No matter what your business, you are far less likely to be sued if you set up in a different jurisdiction. This is because as previously mentioned, your creditors will need to journey to a distant and faraway land to sue you. It effectively places your business outside of the reach of the millions of American lawyers and courts.

Make Sure You Properly Transfer Your Assets Offshore

You will want to transfer the intellectual property to the offshore company. The company must legally own the assets – and if you transfer them they must be sold to the company at fair market value. This is complicated tax stuff so I won’t get bogged down in it for the moment, but you want to keep records and hold paper on these interactions.

Let’s say that you own a series of websites, that you want to transfer to an offshore company in Nevis because you have heard that Belize is the best place for Internet Entrepreneurs to set up offshore.

This means that you need to create a bill of sale to the company, properly conveying the web properties. You’ll also want to have the billing flow to an offshore bank account (so that all parts of the business are offshore) and you should also host offshore, and if you want to take the last step, transfer the domains to an offshore registrar (ie. get them out of Godaddy’s control).

These are the 5 points of doing business offshore:

  1. Websites (property, the business etc)
  2. Bank Account
  3. Merchant Account
  4. Hosting
  5. Domain Registration

Get all 5 points offshore (outside the high liability country) and you have properly structured your business outside your jurisdiction.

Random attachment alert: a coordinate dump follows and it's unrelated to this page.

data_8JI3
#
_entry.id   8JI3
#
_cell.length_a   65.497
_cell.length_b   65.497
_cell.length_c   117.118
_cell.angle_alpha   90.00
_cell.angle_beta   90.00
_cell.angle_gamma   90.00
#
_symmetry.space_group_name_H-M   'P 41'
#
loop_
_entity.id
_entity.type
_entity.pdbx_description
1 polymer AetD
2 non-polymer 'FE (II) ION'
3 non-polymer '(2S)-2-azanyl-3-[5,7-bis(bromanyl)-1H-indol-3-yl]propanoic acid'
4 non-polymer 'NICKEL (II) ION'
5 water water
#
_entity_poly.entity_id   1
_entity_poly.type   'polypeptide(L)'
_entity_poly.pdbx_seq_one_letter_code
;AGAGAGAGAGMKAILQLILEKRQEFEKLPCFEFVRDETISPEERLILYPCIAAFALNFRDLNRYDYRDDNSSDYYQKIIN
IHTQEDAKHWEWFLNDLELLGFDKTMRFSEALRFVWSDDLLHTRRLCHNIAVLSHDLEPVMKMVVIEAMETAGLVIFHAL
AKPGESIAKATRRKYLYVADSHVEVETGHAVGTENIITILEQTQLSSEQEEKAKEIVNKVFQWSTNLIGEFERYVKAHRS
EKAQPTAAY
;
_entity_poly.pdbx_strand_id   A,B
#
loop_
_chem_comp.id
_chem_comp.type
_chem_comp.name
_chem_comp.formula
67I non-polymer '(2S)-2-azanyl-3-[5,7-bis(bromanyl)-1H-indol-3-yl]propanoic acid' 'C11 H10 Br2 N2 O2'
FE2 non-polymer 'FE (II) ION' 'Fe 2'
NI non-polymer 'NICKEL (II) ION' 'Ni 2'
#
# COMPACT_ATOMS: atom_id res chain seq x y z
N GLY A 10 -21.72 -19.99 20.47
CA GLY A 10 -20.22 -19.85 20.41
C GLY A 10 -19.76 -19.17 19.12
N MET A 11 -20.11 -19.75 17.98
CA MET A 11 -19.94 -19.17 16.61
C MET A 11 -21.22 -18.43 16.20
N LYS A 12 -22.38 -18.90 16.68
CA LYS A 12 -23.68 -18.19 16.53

A Word on Merchant Accounts

Everyone I talk to about moving offshore has concerns with 2 payment processors: Paypal and Clickbank. While there are some setups that afford these companies – these are US companies (primarily) that somewhat defeat the purpose of going offshore in the first place. There are literally thousands of different merchant accounts, payment processors, payment gateways etc for all countries, legal entities and so forth.

You’ll oftentimes even get a better deal on rates and keep a bigger percentage of your profits by using an offshore merchant account if you are an internet entrepreneur.

How to avoid red flags and stay on good terms with the taxman:

Since moving your assets offshore is completely legal if it’s done for asset protection purposes – the main thing you will need to do is properly report the offshore legal entity and the offshore bank accounts with the proper forms.

You will have to keep proper records and report all of your earnings and financial information to the IRS each year.

In addition to the company forms (which vary, and you should discuss them with an accountant) you should be very careful to file your FBAR forms as well – which is a yearly form filed to the treasury if the cumulative holdings across all foreign accounts exceed $10,000. This is form TDF 90-22.1

In layman’s terms: if you have more than 10k in foreign bank accounts, you need to file a form called an “FBAR” to Uncle Sam to let him know about your bank accounts.

As long as you file the correct forms (which is relatively easy) and you properly report your income, then you are well within your rights to journey offshore for asset protection purposes. Once you journey offshore you can enjoy doing business in an environment where you can take risks to generate profit, rather than wait in anticipation of the next frivolous lawsuit…

Three of the best places to incorporate offshore:

Form a BVI company

Form a Belize Company

Form a Nevis Company

and if you aren’t yet ready to journey offshore, but want to know the best place for an internet company to incorporate in the United States, this article might also be helpful: Asset Protection For the Internet Entrepreneur